* My sister Annie spoiled everyone with bagels each morning like a bagel Santa Claus in scrubs, dropping boxes of exotic flavors off before beginning her busy days as an in-home-care nurse. Then most evenings ended with Annie, her husband Keith, Matthew and me sitting on her patio, laughing and sharing stories and exchanging advice.
* My brother Nate played soccer with my husband and kids on the apartment complex's tennis court. Needless to say, there were bloody injuries, and I wasn't allowed to play in my heels though I wanted to, but it was a joy to watch my husband and kids playing a competitive game with my big brother, laughing and talking smack. (Did I mention Nate lives in England? I don't get to see these games just any old year. It was like the World Cup)
* My nephew Andy and my daughter Gabriella hung out for the first time since they were babies, playing video games and eating regular meals on the patio.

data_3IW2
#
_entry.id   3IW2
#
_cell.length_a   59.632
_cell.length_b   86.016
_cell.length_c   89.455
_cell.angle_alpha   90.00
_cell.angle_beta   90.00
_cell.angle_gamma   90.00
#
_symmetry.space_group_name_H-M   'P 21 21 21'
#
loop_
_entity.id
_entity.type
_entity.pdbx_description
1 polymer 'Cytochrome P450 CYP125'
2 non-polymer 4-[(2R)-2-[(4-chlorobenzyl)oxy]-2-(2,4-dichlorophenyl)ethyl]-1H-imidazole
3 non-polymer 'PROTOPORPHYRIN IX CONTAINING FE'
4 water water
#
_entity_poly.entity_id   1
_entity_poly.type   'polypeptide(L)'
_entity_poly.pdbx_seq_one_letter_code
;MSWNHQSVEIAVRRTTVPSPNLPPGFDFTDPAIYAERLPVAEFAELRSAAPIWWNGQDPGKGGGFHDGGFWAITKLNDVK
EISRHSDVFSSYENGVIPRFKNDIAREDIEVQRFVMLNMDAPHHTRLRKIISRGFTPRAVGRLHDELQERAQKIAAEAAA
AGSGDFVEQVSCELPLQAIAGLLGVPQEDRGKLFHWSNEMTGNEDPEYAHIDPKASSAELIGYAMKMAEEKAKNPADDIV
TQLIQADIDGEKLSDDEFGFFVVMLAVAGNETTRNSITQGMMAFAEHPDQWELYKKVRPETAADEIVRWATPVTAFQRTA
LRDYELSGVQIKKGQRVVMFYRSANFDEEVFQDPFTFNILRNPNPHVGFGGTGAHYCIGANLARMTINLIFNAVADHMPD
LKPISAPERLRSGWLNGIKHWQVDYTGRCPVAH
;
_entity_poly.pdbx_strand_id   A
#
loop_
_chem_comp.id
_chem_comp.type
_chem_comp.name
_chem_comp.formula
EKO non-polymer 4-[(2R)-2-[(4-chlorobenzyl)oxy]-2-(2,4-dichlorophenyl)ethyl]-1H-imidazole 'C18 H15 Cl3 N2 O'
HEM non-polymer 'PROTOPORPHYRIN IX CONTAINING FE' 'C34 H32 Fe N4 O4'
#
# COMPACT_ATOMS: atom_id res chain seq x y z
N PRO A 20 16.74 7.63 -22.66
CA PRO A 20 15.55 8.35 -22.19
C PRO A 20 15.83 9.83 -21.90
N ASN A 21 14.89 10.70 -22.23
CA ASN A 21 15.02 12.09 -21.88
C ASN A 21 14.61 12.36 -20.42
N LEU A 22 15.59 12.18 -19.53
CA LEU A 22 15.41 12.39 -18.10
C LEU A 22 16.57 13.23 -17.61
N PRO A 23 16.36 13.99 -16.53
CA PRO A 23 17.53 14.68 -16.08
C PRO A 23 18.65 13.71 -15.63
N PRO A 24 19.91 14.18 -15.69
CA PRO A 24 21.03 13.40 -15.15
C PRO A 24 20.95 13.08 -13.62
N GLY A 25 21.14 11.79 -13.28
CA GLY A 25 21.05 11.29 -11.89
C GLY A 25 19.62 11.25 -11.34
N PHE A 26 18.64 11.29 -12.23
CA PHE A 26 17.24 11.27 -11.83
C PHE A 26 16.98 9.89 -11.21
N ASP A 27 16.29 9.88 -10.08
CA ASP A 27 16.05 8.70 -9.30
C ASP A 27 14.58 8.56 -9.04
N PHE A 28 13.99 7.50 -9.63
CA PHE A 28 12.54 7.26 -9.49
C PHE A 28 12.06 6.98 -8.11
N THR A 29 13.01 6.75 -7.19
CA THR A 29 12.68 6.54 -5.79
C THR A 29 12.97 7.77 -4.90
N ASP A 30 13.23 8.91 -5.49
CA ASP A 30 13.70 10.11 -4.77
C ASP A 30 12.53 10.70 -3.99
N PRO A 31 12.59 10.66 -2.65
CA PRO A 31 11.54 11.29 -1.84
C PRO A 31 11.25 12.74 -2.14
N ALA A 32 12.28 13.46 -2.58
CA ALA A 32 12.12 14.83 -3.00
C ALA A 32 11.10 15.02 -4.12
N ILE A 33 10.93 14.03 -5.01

* My nephew James, who has autism, sat down with and hugged my son Berto.
* My little golden-haired niece Nina played for the very first time with my own children: giggling, running and crawling on their backs, especially Berto's, and speaking with her absolutely charming British accent that my children tried in vain to imitate. Even simple phrases were special when Nina pronounced them with posh delivery!
* The grownups took turns making big family meals: delectable roast chicken, spicy, satisfying gumbo, spaghetti with meat sauce. My brother Natie was the chef more than anyone, including providing the last breakfast together before my family had to catch our flight. The prawns he sauteed one afternoon are something I won't soon forget.
* My son Berto went golfing with his dad and Uncle Nate. The pride on his face while listening to Matthew and Nate tell of how well he did as a first-time golfer, and his excitement while telling his own stories of the green, warmed my mother's heart. I saw him stow away the scorecard for a souvenir.